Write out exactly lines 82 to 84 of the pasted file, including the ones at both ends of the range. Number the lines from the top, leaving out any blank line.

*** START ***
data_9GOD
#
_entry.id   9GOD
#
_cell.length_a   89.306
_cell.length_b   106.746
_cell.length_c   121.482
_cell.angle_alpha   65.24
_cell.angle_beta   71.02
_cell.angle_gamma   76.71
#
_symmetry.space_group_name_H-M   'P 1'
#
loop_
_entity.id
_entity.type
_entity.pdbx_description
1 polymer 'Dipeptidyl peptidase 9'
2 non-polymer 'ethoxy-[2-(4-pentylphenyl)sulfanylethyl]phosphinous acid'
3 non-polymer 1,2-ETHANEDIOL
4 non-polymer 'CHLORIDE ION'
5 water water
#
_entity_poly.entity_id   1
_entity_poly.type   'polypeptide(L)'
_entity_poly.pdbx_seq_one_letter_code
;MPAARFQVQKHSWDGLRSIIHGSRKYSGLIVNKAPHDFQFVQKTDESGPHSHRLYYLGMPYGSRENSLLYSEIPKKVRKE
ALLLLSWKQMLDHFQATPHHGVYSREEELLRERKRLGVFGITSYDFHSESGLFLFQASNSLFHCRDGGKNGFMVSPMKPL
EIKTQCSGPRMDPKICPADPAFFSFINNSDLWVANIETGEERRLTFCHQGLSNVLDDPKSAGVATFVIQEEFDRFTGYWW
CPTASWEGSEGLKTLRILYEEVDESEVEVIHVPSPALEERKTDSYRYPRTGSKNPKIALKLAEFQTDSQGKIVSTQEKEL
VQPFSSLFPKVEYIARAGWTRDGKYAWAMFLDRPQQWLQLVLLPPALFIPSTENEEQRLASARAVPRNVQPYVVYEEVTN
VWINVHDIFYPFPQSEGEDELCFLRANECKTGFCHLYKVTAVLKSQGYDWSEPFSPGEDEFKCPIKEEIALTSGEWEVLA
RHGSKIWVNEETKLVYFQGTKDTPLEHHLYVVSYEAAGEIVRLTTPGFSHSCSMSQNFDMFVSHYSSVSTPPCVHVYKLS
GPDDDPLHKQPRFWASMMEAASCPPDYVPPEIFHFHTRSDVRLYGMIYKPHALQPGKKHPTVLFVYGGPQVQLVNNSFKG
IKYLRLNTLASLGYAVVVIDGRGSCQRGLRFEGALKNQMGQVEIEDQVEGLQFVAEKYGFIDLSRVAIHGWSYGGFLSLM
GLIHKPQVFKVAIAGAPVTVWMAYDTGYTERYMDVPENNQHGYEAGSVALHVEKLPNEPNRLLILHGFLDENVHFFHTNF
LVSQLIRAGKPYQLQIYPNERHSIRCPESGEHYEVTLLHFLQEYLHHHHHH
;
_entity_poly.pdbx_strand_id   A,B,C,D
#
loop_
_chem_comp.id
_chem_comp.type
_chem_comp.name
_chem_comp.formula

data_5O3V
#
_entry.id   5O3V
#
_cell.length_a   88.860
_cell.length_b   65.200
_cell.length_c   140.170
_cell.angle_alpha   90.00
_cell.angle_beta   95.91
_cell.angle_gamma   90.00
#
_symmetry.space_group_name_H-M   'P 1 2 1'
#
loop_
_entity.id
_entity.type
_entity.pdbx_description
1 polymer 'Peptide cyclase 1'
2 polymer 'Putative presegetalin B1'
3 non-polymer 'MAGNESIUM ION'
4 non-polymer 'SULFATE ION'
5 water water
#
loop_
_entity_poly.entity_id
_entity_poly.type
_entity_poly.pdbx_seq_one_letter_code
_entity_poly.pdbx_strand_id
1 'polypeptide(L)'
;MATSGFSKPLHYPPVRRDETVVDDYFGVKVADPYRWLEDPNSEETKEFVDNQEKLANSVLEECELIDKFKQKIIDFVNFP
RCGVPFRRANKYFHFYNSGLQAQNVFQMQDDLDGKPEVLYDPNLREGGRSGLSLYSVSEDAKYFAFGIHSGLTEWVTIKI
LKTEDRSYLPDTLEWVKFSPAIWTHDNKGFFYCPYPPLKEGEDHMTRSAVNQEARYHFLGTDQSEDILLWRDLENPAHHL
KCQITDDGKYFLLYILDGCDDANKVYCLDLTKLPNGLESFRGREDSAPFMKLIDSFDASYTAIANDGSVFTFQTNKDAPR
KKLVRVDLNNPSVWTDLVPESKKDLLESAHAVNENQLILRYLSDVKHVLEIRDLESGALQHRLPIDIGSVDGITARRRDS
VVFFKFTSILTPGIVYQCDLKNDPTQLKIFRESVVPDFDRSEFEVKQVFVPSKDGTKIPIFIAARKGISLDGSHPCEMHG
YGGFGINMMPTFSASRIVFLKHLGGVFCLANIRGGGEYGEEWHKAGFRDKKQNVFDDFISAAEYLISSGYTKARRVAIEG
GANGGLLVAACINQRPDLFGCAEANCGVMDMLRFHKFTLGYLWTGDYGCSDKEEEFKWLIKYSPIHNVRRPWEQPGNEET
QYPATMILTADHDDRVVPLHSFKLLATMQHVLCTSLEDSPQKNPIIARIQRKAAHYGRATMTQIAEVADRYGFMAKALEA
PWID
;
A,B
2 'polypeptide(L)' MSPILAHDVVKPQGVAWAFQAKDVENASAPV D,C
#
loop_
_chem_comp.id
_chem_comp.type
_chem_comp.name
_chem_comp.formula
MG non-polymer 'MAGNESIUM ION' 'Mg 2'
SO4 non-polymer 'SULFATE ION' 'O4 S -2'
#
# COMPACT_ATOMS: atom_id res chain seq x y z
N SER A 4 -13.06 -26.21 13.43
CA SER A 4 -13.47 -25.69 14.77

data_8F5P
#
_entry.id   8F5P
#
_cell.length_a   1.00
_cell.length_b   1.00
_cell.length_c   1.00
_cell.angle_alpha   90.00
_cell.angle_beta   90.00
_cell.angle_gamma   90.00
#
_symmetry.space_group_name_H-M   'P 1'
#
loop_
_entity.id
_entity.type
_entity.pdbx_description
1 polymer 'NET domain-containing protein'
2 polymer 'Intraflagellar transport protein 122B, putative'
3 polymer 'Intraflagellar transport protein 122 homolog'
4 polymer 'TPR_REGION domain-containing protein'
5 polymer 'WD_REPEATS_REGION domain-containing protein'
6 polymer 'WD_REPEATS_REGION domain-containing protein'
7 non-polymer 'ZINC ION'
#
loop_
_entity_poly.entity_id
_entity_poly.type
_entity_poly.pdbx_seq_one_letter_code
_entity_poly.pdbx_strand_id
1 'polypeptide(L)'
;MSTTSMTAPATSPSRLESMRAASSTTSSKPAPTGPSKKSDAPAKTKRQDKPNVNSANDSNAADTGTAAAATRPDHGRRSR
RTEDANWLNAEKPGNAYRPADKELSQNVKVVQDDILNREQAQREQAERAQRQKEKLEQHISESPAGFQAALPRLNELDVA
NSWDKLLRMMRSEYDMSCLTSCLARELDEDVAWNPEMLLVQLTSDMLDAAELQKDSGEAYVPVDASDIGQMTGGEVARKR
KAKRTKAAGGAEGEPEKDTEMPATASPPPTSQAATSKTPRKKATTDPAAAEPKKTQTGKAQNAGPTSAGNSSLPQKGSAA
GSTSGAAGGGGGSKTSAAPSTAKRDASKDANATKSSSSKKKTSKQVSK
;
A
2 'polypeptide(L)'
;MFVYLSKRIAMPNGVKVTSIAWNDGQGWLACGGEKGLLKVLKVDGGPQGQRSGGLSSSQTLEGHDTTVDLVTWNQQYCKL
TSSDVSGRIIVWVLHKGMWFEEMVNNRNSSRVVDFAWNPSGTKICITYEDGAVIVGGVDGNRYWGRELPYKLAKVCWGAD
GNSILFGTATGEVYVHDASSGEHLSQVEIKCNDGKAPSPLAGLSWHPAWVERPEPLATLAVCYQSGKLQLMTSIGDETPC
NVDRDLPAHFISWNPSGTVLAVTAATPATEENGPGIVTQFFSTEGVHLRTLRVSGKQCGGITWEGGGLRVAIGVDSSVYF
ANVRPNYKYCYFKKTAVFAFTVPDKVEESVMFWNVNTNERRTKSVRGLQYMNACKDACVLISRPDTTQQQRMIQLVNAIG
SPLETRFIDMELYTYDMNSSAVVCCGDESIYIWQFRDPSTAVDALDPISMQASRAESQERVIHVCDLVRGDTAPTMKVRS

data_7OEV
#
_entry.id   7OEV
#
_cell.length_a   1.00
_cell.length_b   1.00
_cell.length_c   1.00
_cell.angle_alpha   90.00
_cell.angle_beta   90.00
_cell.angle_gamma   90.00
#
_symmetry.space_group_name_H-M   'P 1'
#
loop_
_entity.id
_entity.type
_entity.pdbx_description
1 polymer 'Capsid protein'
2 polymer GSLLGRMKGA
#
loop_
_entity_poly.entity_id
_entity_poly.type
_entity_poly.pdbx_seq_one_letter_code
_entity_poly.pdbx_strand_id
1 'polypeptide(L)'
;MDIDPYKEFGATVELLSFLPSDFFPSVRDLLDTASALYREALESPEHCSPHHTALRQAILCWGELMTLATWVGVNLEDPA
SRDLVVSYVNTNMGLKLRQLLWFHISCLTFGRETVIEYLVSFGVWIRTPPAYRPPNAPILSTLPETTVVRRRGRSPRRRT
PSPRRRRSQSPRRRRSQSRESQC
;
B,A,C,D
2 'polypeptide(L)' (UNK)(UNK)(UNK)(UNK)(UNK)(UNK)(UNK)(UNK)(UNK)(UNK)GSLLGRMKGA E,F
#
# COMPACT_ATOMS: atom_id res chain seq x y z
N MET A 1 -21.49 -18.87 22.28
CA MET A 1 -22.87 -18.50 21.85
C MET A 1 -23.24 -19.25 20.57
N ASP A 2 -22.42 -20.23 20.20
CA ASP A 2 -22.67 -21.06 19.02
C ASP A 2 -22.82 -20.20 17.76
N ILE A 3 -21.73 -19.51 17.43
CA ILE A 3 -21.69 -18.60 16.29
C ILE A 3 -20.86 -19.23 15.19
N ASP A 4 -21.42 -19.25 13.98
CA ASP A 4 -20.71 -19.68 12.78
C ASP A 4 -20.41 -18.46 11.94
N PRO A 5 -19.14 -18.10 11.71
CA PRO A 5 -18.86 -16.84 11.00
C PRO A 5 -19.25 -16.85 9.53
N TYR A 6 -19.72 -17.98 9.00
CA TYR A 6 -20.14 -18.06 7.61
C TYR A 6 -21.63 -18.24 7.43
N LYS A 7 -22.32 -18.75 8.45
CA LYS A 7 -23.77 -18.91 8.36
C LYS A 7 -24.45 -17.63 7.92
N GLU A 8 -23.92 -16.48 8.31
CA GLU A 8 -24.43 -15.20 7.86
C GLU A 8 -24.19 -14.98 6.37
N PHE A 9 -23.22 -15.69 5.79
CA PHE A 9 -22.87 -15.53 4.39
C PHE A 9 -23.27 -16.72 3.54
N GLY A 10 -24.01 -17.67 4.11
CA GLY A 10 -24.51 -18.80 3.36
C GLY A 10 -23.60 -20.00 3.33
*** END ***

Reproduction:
GANGGLLVAACINQRPDLFGCAEANCGVMDMLRFHKFTLGYLWTGDYGCSDKEEEFKWLIKYSPIHNVRRPWEQPGNEET
QYPATMILTADHDDRVVPLHSFKLLATMQHVLCTSLEDSPQKNPIIARIQRKAAHYGRATMTQIAEVADRYGFMAKALEA
PWID